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Originally Posted by chris1044 View Post
True, but isn't that listed under the firefox.exe process module??

How can I compare the available memory with the amount being used by the PC??

The answer in your other post is the one I was afraid of....kinda thought that was the case - looks like I'll be reformatting sometime within the next few weeks then.
Three finger salute.

ctrl-alt-delete

Click the performance tab.

That will show you the total ram and what is being used. Also the page file size. Page file is a part of the hard drive that windows uses as ram when it runs out of physical ram.

Run a defrag, run a virus and spyware scan and a disk clean up. Set you net cache to under 100MB in the internet options.

I like the format and reinstall idea. I do it once a year as well.
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Old April 27th, 2008, 10:38 PM   #11
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Originally Posted by chris1044 View Post
Never knew that....I'll have to keep that in mind.

Any "special" tips on reformatting aside from the typical insert disc, boot from CD, delete partition, blablabla....I've heard people talk about doing something to the registry, but again, I have no clue wtf they're refering to.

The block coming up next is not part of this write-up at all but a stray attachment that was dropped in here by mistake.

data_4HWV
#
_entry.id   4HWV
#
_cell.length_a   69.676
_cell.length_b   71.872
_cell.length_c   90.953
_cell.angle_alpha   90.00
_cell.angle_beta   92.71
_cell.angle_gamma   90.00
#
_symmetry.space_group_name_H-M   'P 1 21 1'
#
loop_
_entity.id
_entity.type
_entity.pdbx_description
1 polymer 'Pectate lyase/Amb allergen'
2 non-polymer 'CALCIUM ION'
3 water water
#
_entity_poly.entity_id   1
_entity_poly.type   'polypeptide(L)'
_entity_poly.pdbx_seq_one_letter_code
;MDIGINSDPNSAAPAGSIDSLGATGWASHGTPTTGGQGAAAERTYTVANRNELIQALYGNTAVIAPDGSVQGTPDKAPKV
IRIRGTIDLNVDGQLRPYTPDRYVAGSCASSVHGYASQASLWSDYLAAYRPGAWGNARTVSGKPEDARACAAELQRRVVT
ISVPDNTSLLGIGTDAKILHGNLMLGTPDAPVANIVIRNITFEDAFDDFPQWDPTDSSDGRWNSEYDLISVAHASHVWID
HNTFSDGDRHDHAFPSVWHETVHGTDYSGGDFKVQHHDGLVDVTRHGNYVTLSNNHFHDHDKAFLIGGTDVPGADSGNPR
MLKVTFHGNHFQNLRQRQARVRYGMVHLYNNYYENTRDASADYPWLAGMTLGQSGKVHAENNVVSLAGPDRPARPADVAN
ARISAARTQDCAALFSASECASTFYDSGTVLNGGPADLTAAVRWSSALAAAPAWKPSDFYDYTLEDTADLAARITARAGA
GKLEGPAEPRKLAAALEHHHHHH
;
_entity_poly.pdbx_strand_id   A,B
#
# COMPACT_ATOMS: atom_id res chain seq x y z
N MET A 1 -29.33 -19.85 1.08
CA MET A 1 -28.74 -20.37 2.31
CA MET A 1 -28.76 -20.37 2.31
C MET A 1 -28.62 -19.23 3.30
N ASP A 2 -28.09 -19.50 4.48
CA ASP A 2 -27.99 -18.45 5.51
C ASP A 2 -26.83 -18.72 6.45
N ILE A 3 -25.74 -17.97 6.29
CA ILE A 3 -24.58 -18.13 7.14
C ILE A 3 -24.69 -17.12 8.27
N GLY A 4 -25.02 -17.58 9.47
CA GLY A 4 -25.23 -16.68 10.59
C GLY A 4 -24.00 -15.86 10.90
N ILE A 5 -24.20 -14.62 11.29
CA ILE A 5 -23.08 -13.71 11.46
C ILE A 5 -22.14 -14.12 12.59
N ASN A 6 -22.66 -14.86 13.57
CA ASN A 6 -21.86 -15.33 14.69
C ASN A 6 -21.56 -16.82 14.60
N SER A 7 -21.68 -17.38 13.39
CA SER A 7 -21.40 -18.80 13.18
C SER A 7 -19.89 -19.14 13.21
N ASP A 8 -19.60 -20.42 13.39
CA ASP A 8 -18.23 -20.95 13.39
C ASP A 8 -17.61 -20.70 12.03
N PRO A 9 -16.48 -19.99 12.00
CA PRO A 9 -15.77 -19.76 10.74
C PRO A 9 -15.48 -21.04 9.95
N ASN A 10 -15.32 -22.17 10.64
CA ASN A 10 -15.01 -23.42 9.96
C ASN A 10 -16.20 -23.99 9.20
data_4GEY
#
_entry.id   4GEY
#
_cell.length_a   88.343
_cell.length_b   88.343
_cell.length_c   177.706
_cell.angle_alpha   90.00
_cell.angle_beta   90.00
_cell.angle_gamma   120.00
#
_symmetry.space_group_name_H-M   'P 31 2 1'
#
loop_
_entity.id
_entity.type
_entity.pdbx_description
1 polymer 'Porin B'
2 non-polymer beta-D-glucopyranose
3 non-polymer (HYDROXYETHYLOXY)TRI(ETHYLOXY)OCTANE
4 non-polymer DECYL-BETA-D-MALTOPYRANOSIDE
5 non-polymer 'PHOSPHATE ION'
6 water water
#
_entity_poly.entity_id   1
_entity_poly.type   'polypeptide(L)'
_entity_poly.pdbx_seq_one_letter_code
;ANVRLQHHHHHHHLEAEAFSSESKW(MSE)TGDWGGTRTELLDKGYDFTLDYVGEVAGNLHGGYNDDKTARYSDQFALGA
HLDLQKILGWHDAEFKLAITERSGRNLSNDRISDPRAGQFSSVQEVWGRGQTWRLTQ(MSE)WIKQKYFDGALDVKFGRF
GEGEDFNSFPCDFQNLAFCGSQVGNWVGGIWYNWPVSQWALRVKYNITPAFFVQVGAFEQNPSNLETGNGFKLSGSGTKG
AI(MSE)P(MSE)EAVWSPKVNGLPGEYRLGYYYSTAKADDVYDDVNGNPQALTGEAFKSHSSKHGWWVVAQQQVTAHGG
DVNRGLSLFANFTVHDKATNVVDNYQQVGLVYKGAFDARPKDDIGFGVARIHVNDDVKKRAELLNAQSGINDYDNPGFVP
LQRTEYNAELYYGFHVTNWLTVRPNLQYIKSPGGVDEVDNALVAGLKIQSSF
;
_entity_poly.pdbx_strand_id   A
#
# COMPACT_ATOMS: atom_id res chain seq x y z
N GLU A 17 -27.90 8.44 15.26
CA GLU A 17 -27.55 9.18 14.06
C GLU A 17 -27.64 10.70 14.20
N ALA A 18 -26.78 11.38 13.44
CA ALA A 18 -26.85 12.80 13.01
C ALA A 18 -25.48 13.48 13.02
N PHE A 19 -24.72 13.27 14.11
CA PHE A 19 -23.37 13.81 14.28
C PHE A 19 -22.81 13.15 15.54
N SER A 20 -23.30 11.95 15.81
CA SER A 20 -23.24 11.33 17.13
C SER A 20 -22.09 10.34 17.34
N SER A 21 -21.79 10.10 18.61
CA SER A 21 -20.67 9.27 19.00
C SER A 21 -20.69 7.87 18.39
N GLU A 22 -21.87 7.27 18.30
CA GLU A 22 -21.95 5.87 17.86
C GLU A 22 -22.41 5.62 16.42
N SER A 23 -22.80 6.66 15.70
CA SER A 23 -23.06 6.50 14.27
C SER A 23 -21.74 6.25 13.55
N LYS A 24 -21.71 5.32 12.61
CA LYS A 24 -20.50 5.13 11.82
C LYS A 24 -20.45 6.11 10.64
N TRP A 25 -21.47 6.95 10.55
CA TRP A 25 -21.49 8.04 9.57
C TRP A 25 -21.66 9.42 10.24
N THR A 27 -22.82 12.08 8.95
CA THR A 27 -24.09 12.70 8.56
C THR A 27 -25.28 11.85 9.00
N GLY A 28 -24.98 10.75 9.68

Back up before all that.

Dont fukc with the registry unless you know what you are doing. Or you will be stuck with a boat anchor until you reinstall.

Spybot, and Adaware are good scum scanners.
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Old April 27th, 2008, 10:40 PM   #12
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Search, Download and run: HiJackThis
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Old April 27th, 2008, 10:54 PM   #13
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On a conventional magnetic platter based hard drive, you aren't going to come anywhere close to wearing sectors, unless you're defragging 24x7 for years. Each sector is rated for hundreds of thousands of writes.

Now, if you have a SSD (solid state drive), which is basically a hard drive made out of flash memory, that's a different story. The cells in them are rated for less operations than a standard platter based drive. However, due to the nature of these drives, access is more random access than sequential, so you don't really need to defrag anyways.